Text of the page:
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Myanmar: UN expert encouraged by Malaysia’s leadership on Myanmar crisis; urges regional states to adopt similar stance

June 23rd, 2022  •  Author:   Office of the United Nations High Commissioner for Human Rights  •  5 minute read
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KUALA LUMPUR (23 June 2022) – The UN Special Rapporteur on the situation of human rights in Myanmar, Tom Andrews, today expressed his appreciation for Malaysia’s increasing leadership on the crisis in Myanmar, and urged States in the region to adopt a similar approach to the human rights catastrophe unfolding under military rule.

“Too much is at stake for Myanmar and its people to accept complacency and inaction by the international community,” Andrews said in a statement at the end of an eight-day visit to Malaysia.

“Junta forces have killed more than 2,000 civilians, arrested more than 14,000, displaced more than 700,000, driving the number of internally displaced persons well over one million, and plunged the country into an economic and humanitarian crisis that threatens the lives and wellbeing of millions.

“The military’s attacks on the people of Myanmar constitute crimes against humanity and war crimes. No one has been spared the impact of the military’s violence.”

Andrews said that even before the coup, the Myanmar military had committed atrocities against the people of Myanmar. “The Rohingya faced genocidal attacks by Myanmar security forces.  I have learned that there are over 104,000 registered Rohingya in Malaysia who have fled from Myanmar seeking safe haven with untold numbers who are unregistered.

“My mission here provided me with a unique opportunity to sit face to face with dozens of courageous men and women and children .who fled the horrors that have engulfed many areas of Myanmar, including those who have recently arrived in Malaysia. They provided me with firsthand accounts of what they witnessed or directly experienced.  These stories, without exception, emphasized the terror that is raging across the country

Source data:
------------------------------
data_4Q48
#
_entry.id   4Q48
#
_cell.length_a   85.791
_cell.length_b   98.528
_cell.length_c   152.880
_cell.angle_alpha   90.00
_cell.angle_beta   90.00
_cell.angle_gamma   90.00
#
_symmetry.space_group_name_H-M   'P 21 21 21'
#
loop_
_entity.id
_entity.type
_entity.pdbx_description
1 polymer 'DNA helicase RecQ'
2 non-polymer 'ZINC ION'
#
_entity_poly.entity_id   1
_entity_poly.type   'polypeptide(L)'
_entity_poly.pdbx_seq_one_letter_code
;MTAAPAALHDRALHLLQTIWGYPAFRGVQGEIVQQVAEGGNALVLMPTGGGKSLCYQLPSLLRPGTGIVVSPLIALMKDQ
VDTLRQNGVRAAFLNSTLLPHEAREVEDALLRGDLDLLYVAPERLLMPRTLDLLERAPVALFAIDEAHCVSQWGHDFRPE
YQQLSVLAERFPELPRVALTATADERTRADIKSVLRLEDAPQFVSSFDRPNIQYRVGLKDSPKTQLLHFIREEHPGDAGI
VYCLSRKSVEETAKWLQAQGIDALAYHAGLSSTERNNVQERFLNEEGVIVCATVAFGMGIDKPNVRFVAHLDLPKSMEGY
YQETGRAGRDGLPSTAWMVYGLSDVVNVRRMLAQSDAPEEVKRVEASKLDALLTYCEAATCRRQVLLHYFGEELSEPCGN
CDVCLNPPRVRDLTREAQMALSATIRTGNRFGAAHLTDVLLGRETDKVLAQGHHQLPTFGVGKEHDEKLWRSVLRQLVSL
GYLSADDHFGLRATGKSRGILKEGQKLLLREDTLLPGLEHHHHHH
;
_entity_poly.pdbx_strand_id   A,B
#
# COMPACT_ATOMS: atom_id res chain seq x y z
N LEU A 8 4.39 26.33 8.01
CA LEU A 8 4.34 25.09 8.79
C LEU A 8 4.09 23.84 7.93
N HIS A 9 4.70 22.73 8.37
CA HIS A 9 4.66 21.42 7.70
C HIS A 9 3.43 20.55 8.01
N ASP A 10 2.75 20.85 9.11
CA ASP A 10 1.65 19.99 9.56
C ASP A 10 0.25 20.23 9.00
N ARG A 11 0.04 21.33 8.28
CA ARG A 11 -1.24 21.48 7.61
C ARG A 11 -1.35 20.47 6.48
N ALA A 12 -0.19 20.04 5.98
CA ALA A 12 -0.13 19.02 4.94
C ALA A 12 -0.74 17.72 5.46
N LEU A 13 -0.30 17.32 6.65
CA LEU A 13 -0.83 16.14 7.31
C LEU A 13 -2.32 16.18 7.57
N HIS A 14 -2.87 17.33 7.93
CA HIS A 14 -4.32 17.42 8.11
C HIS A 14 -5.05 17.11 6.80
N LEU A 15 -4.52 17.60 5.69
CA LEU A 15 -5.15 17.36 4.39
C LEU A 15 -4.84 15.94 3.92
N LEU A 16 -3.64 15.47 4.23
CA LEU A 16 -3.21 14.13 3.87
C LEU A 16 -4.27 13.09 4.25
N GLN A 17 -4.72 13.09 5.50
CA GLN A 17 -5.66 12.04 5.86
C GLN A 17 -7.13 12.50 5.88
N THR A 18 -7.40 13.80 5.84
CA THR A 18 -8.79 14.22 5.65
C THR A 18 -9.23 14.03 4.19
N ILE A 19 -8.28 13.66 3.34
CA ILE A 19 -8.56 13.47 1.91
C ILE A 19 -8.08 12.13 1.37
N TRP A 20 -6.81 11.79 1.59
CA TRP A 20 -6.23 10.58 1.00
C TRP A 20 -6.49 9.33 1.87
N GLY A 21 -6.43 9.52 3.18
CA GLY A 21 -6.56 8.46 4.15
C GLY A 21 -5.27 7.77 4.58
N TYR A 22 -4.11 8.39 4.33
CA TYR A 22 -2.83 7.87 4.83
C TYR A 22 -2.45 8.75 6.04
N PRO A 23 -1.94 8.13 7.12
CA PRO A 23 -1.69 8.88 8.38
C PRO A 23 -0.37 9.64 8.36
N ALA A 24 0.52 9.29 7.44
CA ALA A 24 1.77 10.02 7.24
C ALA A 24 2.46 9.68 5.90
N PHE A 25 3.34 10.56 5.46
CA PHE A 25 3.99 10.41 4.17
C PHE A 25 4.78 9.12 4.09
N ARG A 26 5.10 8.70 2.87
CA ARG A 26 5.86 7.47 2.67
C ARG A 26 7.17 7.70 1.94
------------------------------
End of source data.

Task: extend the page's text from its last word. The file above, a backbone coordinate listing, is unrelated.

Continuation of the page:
“A young woman told me: ‘You are walking on a path that you don’t know, towards a place you don’t know, and you could die on the way but you still go forward, because the persecution is worse behind you’.

Those who fled Myanmar also told Andrews about the challenges they faced in Malaysia, citing fears of being sent to migration detention, insufficient education opportunities for their children, and instances of extortion by police officers.

“Let me be clear, refugees from Myanmar are here because they were forced to come here. Their inability to return to their homes in Myanmar is directly linked to the military junta’s human rights violations and war against the people of Myanmar. It is impossible to address issues related to those seeking refuge in Malaysia and other nations in the region without directly and effectively addressing the crisis inside of Myanmar.,” Andrews said.

Malaysia not only recognizes this fact, it has been willing, through the words and actions of Foreign Minister Saifuddin, to challenge ASEAN to reexamine their current policy on Myanmar, the UN expert said, adding that Foreign Minister Saifuddin had called on ASEAN to move from a policy of “noninterference” to, in his words, one of “non-indifference”.

“Malaysia has given voice to the obvious fact that after more than one year, nothing has moved and since nothing has moved, more people are being killed and more people are being forced to flee the country,” Andrews said.

He has not only called for ASEAN to engage with the Myanmar National Unity Government, he has begun engaging with the National Unity Government’s Foreign Minister Zin Mar Aung, Andrews said.

“I look forward to working to support Malaysia’s foreign policy leadership on Myanmar, to affirm the human rights of a people under siege and to reduce the incredible scale of human suffering in Myanmar.”


Mr. Thomas Andrews, Special Rapporteur on the situation of human rights in Myanmar;

The Special Rapporteurs, Independent Experts and Working Groups are part of what is known as the Special Procedures of the Human Rights Council. Special Procedures, the largest body of independent experts in the UN Human Rights system, is the general name of the Council’s independent fact-finding and monitoring mechanisms that address either specific country situations or thematic issues in all parts of the world. Special Procedures’ experts work on a voluntary basis; they are not UN staff and do not receive a salary for their work. They are independent from any government or organization and serve in their individual capacity.

Country page: Myanmar

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See the end of mission statement by Mr. Thomas Andrews, Special Rapporteur on the situation of human rights in Myanmar